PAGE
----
12 Tips to Stop Peer Cruelty and Raise Kind Kids
“Sticks and stones may break my bones, but names will never hurt me” is a myth that needs to be dispelled. Bullying is viewed as one of the most serious public health problems in our school systems. The effects can cause immense stress and may result in serious mental health issues for children. Caring, committed adults using research-based strategies can turn this terrible trend around. Here are tips from my new book, End Peer Cruelty, Build Empathy: The Proven 6Rs of Bullying Prevention That Create Inclusive, Safe and Caring Schools (Free Spirit Pub, 2018) educators and parents can use to stop bullying and create the schools our children deserve.
1.Be on the same page. Go to your school’s website or handbook and review the rules on bullying with your kids. Ask them to teach you the bullying prevention skills they’re learning at school, for example, what to do when they see somebody being bullied. If the school has a speaker about bullying, try to be there and then discuss at home what you learned.
2. Define bullying. Bullying is intentional-not accidental-cruelty and there is a power imbalance where one child cannot hold their own. Normal conflict is when kids have a disagreement or a difference of opinion but both have equal power. Then ask: “What do you do if you see or experience bullying? How do you report it?”
3. Make kindness count! Consciously model kind behavior so your child sees kindness. Whenever you do a kind act, tell your child how good it makes you feel. Be explicit about your expectations: “I expect you to treat everyone kindly.” And look for opportunities for your child to be kind and then acknowledge it: “That was a very kind thing to do.”
4. Reinforce assertiveness. Kids with an assertive posture are less likely to be picked on. Teach your child: “Always look at the color of the talker’s eyes.” It will help him stand tall, hold his head up and appear more confident and less vulnerable.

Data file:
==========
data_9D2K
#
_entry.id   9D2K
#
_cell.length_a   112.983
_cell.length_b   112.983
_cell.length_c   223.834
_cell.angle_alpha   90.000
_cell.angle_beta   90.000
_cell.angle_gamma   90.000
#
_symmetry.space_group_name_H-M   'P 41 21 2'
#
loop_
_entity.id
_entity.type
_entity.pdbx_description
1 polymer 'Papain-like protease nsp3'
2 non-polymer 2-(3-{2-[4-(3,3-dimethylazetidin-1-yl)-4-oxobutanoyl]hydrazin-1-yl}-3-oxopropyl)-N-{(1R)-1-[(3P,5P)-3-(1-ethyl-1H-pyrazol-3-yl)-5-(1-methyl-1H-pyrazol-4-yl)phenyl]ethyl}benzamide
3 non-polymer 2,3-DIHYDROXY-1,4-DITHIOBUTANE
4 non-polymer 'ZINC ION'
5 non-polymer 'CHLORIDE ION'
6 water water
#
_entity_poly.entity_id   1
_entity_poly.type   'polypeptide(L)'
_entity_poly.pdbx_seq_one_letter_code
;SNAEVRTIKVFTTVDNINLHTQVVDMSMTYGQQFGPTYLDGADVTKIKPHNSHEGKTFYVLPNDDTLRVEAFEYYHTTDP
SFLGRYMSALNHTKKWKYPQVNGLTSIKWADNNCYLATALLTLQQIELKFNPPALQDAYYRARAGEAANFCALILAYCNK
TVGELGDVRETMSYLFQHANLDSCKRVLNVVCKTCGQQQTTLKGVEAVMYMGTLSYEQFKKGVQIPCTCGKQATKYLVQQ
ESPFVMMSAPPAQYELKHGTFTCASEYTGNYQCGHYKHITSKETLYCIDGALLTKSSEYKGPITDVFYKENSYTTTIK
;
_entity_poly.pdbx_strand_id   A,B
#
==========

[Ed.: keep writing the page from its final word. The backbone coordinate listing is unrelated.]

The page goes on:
5. Boost respect online and off. Teach kids to communicate with other people online in the same way they would face-to-face—with respect (“the way they would want to be treated.”) As one mom said, "The difference between right and wrong is the same on the Internet as it is in real life."
6. Make kids accountable to family Internet rules. Have kids sign a pledge to follow the rules. Have frequent chats to follow up. Give Internet freedom based on your child’s past trustworthiness and age. Increase those limits slowly as you verify trust.
7. Say no using a firm voice. Stress to your child that if she needs to respond, simple direct commands work best, delivered in a strong, determined voice: “No.” “Cut it out.” “Stop.”
8. Use the "Walk-By" Rule. Announce that you will be monitoring your child’s online behavior. And if at any time your child covers the screen, closes programs, or quickly turns off the computer, Internet privilege is lost. Do walk-by's as often as needed.
9. Find a pal. Tell your child there is sometimes safety in numbers. Kids who have even one friend to confide in can deal with bullying better than those one there one. Is there one kid your child can pair up with?
10. Avoid hot spots. Bullying usually happens in unsupervised areas like hallways, lockers and stairwells. Talk about “hot spots” with your child (places most likely to be frequented by bullies) and tell him to avoid those areas.
11. Build an adult ally. Ask: “Who would you go to if you needed help?” Help your child
identity an adult who he go to if he does not feel safe.
12. Get help, ASAP! If your child is using aggressive behaviors or appears to be victimized, request a meeting with the teacher, counselor or school psychologist. If you can’t find this kind of help at your school, seek a trained mental health professional in the community. The key to changing any behavior is not to give up. An effective behavior plan tailored to your child’s specific needs is crucial.
Preventing bullying is always about creating safe, respectful learning climates with caring adults at the helm. And all children need to learn in where they feel cared about and connected so they can succeed.
Dr. Michele Borba is an internationally recognized educational psychologist and expert in bullying, social-emotional learning and character development, regular “Today Show” contributor and featured on “Dateline,” “The View,” “Dr. Phil,” “Dr. Oz” and “The Early Show.” She has authored 24 books including: “UnSelfie: Why Empathetic Kids Succeed in Our All-About Me World” and “End Peer Cruelty, Build Empathy: The Proven 6Rs of Bullying Prevention That Create Inclusive, Safe and Caring Schools.” Learn more at micheleborba.com, and follow her on Twitter.